Women’s Rights in Azerbaijan
In 1919, Azerbaijan became the first Muslim majority country to grant the right of suffrage to its female population. Following this, the country experienced half a century of Soviet rule, which maintained the right of women to suffrage, as well as established government provisions to ensure representative equality. When the country became an independent republic in 1991, one of the greatest challenges was that though government rules guaranteed women’s rights in Azerbaijan and equality, social norms and rules still inhibited women from reaching their full potential.

Once independent, the first measure Azerbaijan took in 1998 to safeguard women’s rights was the implementation of the State Committee on Women’s Problems (SCWP). Moreover, shortly following in 2000, the president decided to enforce “state policy regarding women in the Republic of Azerbaijan.” These both identified which roles women could participate in regarding social and state administration. This marked a period of growth in female participation in Azerbaijan where women received easier access to running businesses, working in the government and participating in the military.

Women’s Rights in Azerbaijan Today

Today in Azerbaijan, female activists work diligently to change the attitudes of society and to increase the representation and safety of their country’s women. Most of these women operate through non-governmental organizations (NGOs), which people have come to know as the government’s “third sector.” This third sector is able to work on philanthropic policy that increases access to education, health care and women’s representation.

NGOs provide women access to the political field that societal prejudices usually exclude them from. In fact, men hold over 90% of all of the highest offices in the country (ministers, chairs, etc.) and around 80% of judicial positions, meaning that women lack the foundational representation in public office that would ensure that others hear their voices. Through the NGOs, women are able to affect policy without submitting themselves to a political process that is not yet ready to accommodate them.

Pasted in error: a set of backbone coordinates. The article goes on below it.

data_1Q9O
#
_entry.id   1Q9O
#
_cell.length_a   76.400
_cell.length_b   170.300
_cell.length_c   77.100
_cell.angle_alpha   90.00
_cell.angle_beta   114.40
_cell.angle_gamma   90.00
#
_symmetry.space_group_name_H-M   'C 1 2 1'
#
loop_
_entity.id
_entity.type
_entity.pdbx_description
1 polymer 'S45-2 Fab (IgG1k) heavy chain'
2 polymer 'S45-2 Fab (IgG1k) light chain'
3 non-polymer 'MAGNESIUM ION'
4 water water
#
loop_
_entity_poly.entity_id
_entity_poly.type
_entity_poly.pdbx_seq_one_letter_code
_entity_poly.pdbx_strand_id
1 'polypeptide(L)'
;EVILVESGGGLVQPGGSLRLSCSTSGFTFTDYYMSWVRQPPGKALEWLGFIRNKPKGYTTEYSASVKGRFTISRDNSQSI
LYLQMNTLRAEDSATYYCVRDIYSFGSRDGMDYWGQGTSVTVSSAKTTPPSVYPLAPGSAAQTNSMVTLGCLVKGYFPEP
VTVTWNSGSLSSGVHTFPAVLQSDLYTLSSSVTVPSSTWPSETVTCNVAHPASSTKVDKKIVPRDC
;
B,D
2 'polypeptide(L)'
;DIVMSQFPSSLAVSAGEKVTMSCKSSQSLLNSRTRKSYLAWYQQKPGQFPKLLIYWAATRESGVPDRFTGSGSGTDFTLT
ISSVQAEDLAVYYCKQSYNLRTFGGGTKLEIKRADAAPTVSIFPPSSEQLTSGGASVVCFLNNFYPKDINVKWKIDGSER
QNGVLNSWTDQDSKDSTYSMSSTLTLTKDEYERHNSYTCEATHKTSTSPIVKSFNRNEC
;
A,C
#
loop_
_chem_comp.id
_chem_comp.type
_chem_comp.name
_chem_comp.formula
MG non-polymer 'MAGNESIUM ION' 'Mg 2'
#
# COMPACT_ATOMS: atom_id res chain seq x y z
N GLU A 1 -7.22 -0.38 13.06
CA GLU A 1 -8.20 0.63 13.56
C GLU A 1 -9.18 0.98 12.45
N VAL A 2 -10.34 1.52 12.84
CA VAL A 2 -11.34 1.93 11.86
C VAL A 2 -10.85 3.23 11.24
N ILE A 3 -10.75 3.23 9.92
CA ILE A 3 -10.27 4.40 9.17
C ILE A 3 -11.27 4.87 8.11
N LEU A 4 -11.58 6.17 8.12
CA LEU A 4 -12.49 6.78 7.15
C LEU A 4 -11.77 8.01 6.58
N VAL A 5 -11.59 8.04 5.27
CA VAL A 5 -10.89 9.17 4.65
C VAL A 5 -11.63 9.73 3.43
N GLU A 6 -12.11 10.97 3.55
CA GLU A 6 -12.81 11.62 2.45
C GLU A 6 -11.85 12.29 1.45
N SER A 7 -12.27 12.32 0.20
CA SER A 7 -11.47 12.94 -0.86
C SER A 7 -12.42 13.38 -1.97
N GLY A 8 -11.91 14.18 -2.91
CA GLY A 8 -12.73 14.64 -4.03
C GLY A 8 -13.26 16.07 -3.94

Domestic Violence

Some of the larger issues these women are fighting against are domestic violence and access to reproductive healthcare for women. About 74.2 % of husbands beat their wives, and on average, women report only 44 rapes nationally per year though estimates have determined that there are many more that go unreported due to societal condemnations of victims of rape. To combat this violence against women, activists have worked to first change the attitudes of both men and women who traditionally see domestic violence and rape as just a part of gender relations.

As for reproductive health care, NGOs have primarily worked to establish more health care centers and women’s crisis centers because there is a severe lack of them throughout the country, specifically in rural areas. As they establish these centers, activists have worked to distribute education, hoping to establish generations of Azerbaijani citizens who recognize the necessity of women’s health care.

Women’s Association for Rational Development (WARD)

One of these NGO leaders, Shahla Ismayil, has been working since 1998 through her organization: Women’s Association for Rational Development (WARD). She stated that the mission of WARD “is based on the notion that full democracy, justice and development cannot be reached if there is any distinction, exclusion, or restriction made on the basis of gender, age, religion, ethnicity and affiliation.” One such way she has accomplished this is through her gender school, which exposes civil and academic society to the issues of women. Her organization has also established a maternity school, both as a way to ensure women remain safe in childbirth, while also encouraging other women to pursue careers as midwives.

Like many other nations on earth, there is still quite a bit that needs to occur to maintain women’s rights in Azerbaijan so that the country sees complete gender equality. However, due to the dedication of female leaders and policymakers, the country is seeing great strides in reaching equality.

– Mary Buffaloe
Photo: Flickr